No Goldfish? No Problem: Make Your Own Crackers To Cope
AILSA CHANG, HOST:
Concerns about salmonella contamination led Pepperidge Farm to recall four varieties of its Goldfish crackers earlier this week. No illnesses have been reported so far. The recall is just a precaution after a supplier warned the company that one ingredient, whey powder, might be tainted. Now, parents of little kids - we feel your pain, and we would now like to offer you a way to cope through this crisis - do-it-yourself Goldfish crackers. That's right - DIY. And the woman who's going to tell you how to do it is Casey Barber. She's the author of "Classic Snacks Made from Scratch," and she joins us from Clifton, N.J., via Skype. Hey, Casey.
CASEY BARBER: Hello there.
CHANG: So just how easy are these crackers to make?
BARBER: Well, I'm not going to lie. They are definitely not as easy as simply ripping open the bag of crackers.
BARBER: But they're still fairly easy to do. If you ever made a batch of cookies from scratch, you know the basic drill.
CHANG: Yeah, that's hard. I'm lazy in the kitchen.
BARBER: It's a project but a fun project.
CHANG: OK, what are the ingredients in this recipe, and what do I do with them?
BARBER: There's finely-shredded cheddar cheese, flour, salt, baking powder, a little onion powder for taste, milk, a little vegetable oil for texture and, if you've got it, some dried cheddar cheese powder. You mix everything together in a bowl by hand, no stand mixer required. Then you knead it out, let it rest and roll it out like you would cookie dough. It's very pliant. It's very easy for kids to work with. And you cut it out into shapes.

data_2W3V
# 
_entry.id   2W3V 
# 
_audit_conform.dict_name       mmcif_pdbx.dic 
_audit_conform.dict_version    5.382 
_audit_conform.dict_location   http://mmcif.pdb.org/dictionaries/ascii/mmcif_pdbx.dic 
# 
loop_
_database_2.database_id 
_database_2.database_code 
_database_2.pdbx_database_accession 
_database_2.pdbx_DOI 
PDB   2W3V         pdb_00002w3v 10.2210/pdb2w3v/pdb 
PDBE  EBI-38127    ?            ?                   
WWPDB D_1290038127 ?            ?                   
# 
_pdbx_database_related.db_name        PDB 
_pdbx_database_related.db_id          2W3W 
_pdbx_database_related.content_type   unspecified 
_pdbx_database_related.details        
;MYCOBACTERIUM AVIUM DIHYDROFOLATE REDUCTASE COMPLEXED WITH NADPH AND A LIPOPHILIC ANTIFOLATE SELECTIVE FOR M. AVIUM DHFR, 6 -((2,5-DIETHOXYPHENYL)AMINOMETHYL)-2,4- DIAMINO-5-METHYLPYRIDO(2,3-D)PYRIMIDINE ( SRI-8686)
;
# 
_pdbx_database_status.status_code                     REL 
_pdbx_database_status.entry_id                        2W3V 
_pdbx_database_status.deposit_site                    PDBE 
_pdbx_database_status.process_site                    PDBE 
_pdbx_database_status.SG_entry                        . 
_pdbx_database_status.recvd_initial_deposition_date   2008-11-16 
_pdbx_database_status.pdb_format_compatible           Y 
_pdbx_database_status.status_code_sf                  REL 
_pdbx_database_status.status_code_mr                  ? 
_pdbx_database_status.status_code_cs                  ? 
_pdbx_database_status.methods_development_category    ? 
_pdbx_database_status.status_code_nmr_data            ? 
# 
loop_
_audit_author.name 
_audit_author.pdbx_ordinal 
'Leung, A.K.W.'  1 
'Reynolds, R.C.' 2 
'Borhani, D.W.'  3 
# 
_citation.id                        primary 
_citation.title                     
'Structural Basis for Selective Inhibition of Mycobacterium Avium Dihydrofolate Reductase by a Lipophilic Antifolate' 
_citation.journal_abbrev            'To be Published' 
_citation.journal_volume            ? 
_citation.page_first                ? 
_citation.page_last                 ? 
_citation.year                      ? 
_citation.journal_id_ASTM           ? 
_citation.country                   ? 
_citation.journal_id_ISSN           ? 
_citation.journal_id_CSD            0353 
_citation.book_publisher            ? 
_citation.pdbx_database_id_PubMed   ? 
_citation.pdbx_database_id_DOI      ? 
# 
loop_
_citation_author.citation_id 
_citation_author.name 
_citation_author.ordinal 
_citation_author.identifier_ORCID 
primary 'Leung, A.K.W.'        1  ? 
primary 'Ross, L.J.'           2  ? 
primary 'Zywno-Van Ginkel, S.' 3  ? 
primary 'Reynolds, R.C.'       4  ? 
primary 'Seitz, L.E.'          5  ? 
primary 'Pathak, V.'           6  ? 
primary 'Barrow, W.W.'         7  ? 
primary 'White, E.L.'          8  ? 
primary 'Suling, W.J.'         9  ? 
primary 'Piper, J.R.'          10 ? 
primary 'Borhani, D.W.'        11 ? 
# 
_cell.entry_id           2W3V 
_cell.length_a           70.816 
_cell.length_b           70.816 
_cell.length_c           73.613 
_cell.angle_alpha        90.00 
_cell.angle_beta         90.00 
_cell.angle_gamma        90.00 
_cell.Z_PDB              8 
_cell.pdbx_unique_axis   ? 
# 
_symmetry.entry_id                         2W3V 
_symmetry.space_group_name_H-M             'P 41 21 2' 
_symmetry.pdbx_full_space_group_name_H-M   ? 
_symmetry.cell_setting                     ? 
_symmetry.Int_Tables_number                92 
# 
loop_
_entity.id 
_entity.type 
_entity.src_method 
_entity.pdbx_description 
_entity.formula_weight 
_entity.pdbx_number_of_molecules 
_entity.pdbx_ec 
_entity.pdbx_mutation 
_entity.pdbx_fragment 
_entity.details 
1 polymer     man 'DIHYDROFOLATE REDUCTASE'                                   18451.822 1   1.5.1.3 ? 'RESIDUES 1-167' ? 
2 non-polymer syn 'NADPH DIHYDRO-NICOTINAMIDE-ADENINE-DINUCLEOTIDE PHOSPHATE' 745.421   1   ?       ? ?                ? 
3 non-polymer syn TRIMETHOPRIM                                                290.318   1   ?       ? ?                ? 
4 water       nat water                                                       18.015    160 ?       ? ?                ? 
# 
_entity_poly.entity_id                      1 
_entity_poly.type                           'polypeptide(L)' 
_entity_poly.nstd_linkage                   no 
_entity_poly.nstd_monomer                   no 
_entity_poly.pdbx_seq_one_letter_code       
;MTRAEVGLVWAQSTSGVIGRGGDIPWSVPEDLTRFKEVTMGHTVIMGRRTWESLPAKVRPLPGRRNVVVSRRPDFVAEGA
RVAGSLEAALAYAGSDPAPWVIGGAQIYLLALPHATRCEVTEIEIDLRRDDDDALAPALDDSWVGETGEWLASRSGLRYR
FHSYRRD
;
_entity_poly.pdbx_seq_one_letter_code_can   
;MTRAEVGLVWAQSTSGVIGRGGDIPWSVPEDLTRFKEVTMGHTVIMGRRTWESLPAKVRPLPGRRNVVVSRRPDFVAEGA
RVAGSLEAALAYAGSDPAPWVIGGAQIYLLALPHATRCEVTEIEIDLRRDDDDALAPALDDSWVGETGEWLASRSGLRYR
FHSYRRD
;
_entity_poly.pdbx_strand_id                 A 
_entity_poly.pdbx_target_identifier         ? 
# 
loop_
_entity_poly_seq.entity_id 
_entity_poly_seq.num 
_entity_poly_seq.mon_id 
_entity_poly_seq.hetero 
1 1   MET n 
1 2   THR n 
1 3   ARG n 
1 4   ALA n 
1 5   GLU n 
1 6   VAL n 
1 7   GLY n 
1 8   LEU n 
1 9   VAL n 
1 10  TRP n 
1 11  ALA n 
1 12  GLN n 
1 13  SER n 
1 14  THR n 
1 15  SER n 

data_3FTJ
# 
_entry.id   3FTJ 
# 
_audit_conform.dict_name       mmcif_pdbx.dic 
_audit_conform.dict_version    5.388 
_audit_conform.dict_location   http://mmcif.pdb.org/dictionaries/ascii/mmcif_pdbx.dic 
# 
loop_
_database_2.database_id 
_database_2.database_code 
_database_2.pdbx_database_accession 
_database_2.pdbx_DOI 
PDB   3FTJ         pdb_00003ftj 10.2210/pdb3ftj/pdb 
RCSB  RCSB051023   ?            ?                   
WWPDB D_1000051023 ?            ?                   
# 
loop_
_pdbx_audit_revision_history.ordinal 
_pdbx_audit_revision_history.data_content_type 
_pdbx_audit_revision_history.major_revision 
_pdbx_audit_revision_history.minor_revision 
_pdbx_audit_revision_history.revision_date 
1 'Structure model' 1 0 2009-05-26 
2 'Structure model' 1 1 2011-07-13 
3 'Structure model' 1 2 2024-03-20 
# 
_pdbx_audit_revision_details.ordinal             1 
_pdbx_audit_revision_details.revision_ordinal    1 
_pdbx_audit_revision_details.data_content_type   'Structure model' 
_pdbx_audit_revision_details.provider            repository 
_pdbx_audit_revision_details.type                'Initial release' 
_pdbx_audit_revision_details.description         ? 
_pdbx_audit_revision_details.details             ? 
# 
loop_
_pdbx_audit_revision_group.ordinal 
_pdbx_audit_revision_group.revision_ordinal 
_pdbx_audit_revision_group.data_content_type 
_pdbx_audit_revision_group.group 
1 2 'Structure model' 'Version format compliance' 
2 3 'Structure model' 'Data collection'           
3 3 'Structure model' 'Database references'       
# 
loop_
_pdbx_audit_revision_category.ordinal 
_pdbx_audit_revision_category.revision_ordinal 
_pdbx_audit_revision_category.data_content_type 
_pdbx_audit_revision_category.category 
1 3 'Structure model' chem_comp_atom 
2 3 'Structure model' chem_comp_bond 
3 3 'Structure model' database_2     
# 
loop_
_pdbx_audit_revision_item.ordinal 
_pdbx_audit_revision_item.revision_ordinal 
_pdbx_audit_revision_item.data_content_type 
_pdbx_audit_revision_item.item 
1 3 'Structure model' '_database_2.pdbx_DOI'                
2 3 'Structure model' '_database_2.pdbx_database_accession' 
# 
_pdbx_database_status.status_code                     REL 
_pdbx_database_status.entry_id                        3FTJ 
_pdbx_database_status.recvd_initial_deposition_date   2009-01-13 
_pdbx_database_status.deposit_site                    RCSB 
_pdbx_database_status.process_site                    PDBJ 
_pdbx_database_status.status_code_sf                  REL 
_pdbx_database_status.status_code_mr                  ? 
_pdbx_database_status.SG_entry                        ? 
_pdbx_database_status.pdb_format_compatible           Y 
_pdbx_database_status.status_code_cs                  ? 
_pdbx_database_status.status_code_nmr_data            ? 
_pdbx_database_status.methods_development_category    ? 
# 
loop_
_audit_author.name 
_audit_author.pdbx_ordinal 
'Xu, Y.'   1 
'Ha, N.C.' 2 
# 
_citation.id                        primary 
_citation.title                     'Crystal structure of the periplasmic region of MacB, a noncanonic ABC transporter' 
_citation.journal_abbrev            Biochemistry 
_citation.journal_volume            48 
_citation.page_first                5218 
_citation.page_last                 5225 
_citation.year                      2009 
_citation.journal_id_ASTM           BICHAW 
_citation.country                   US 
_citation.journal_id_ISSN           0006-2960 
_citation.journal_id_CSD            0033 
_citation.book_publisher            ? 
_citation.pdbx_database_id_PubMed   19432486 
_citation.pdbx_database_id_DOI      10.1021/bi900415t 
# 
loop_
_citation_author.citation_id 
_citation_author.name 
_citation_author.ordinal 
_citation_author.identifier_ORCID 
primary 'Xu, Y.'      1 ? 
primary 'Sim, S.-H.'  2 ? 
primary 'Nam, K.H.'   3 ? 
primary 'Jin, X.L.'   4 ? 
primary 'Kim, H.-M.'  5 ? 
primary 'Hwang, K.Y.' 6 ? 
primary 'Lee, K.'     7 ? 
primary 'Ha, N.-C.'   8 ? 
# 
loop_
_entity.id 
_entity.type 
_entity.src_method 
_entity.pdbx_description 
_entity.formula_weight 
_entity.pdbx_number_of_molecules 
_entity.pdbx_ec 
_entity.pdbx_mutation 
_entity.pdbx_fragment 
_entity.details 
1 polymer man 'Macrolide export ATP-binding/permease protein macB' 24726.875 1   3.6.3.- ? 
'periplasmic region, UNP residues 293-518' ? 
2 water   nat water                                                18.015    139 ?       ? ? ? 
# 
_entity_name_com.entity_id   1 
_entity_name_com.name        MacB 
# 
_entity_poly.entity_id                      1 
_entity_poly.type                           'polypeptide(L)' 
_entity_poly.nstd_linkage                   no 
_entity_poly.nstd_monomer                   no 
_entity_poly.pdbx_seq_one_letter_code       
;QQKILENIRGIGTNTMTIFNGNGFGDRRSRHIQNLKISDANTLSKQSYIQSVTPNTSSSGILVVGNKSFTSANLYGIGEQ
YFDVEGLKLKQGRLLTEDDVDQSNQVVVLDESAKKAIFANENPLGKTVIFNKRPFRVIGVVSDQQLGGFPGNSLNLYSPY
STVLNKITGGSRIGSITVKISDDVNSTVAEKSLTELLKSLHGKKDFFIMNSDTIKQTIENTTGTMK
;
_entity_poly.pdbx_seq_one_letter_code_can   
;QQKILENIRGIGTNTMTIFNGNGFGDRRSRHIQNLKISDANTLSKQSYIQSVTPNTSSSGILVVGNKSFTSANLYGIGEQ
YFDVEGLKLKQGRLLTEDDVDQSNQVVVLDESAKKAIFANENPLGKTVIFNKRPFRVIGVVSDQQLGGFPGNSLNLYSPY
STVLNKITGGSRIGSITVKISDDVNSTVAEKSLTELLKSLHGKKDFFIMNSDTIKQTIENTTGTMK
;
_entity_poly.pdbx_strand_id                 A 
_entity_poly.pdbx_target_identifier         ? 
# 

CHANG: OK, but I'm thinking most people don't have those tiny fish-shaped cookie cutters around the house. And it seems like that would be pretty essential to have these crackers look like itty-bitty, little goldfish. So what do people do if they don't have these little cookie cutters?
BARBER: It's true. The kids' happiness may depend on the fact that it is shaped like a teeny, tiny fish, which - you can buy the fish-shaped cookie cutters online.
CHANG: Oh, really?
BARBER: Oh, yes. Any fish in the sea you can pretty much get online at this point.
BARBER: But you can also do mini-hearts if you have one of those at home, mini-circles. If worst comes to worst, grab a pizza cutter and just cut them out into tiny diamond shapes. Do crisscrosses.
CHANG: So you bake these little guys for 15 minutes at 375 degrees. And the full recipe, so everyone knows, is on your blog, Good. Food. Stories. But I need to ask you the most important question. Do these really taste as good as the ones from the store? Are kids really going to be convinced?
BARBER: Well, it's really hard to fight branding, but this recipe has been around since 2013 and has been served to numerable children in that time. And I have never had a complaint or temper tantrum in all of my testing and trials, so I think that we've got a happy cohort out there.
BARBER: And it's a fun way to spend some time with your kids in the summer, too.
CHANG: Oh, yeah, totally. That's Casey Barber, the author of "Classic Snacks Made from Scratch." Thank you so much for talking through these DIY Goldfish crackers.
BARBER: My pleasure.
NPR transcripts are created on a rush deadline by Verb8tm, Inc., an NPR contractor, and produced using a proprietary transcription process developed with NPR. This text may not be in its final form and may be updated or revised in the future. Accuracy and availability may vary. The authoritative record of NPR’s programming is the audio record.